Federal Court Dismisses ‘Global Weirding’

Climate alarmists have lost a major court case that had the potential for turning every weather emergency into endless litigation. It’s a victory for the law, for science and for common sense.

On Tuesday, Federal Judge Louis Guirola Jr., in the Southern District of Mississippi, dismissed the case of Comer vs. Murphy Oil for lack of standing. Gulf Coast property owners had sought to hold a grab bag of energy companies responsible for damage they suffered from Hurricane Katrina in 2005. The plaintiffs claimed the power companies knowingly had endangered them by emitting unsafe levels of carbon dioxide. The case was dismissed in 2007, then resurrected by the 5th Circuit Court of Appeals in 2009. The latest ruling should put an end to it.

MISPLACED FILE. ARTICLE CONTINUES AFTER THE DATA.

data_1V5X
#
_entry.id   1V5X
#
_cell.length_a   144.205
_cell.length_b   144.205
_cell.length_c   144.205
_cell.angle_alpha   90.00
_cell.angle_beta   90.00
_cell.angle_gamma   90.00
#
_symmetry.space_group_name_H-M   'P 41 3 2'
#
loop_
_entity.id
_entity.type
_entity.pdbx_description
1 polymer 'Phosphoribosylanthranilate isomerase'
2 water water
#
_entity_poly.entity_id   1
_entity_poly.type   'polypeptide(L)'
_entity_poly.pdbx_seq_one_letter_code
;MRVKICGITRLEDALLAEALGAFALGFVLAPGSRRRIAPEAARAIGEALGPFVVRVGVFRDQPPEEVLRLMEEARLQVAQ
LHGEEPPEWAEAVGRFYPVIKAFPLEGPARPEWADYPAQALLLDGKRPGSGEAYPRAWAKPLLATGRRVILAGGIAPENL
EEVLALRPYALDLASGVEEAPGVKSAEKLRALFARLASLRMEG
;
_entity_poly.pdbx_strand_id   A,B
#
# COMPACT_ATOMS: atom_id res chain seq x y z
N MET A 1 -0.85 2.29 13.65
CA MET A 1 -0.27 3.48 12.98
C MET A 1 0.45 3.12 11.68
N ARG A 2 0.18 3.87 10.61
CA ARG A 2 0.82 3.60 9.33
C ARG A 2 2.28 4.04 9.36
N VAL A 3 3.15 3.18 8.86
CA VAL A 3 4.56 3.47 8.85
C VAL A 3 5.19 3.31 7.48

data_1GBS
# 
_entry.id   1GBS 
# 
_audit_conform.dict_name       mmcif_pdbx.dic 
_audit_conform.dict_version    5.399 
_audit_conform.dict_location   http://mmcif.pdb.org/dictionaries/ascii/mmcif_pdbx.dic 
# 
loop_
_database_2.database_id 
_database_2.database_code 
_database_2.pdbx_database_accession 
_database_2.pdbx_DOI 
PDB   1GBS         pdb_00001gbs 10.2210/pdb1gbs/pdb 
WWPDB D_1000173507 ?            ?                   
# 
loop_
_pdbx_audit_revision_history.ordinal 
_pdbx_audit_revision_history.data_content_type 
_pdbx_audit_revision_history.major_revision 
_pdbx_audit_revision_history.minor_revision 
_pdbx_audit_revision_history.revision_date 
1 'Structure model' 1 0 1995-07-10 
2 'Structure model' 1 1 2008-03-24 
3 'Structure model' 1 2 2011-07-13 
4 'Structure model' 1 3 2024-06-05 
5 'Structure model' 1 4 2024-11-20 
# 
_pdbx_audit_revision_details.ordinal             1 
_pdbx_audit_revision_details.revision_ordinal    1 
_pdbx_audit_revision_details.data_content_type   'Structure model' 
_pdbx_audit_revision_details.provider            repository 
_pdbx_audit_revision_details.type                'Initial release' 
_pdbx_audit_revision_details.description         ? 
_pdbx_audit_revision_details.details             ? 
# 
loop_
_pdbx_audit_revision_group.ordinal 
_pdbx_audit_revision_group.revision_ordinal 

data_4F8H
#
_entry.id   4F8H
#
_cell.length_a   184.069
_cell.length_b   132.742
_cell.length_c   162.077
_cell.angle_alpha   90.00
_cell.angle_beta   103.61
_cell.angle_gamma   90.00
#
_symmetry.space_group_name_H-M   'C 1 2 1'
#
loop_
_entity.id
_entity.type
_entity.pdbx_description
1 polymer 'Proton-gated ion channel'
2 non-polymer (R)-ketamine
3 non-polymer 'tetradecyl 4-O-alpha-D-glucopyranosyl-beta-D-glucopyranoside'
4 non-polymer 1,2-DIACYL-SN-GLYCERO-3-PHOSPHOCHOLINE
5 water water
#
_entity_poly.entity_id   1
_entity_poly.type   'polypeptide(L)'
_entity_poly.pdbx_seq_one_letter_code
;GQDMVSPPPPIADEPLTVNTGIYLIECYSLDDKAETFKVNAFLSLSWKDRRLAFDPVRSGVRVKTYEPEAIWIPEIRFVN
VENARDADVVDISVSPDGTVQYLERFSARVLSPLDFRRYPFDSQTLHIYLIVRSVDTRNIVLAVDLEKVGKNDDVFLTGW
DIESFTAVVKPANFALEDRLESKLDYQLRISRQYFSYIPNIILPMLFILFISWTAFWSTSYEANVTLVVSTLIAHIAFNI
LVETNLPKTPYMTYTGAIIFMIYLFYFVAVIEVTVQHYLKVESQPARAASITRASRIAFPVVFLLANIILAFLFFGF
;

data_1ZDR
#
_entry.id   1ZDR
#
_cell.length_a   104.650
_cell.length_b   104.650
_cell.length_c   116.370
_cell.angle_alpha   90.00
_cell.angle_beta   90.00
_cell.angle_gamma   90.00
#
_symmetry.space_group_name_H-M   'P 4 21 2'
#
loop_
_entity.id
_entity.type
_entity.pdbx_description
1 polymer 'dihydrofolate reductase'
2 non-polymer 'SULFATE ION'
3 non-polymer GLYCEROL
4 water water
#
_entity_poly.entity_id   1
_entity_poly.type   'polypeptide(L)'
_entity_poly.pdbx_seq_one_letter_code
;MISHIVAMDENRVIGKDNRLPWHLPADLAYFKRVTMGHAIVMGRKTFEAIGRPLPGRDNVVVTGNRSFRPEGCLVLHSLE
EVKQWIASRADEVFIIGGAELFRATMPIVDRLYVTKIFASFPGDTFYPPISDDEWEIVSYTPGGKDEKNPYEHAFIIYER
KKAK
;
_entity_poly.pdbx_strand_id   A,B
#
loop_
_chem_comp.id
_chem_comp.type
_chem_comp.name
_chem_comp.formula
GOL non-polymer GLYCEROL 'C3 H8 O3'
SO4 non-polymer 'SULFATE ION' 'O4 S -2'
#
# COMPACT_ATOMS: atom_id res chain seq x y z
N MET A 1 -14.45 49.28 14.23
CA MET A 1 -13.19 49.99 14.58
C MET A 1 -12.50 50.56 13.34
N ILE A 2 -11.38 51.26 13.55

For the property owners to be able to claim damages, the court would have had to accept some vast logical leaps. First is the highly speculative argument that carbon-dioxide emissions contribute to cataclysmic weather. There is no statistical evidence that hurricanes, tornadoes, cyclones or other extreme weather events have been increasing in frequency. Nevertheless, after every disaster, climate alarmists exploit the suffering by claiming it is an example of “global weirding.” Because warming has stopped, this vague notion – which can encompass just about any weather fluctuation – is all they have.



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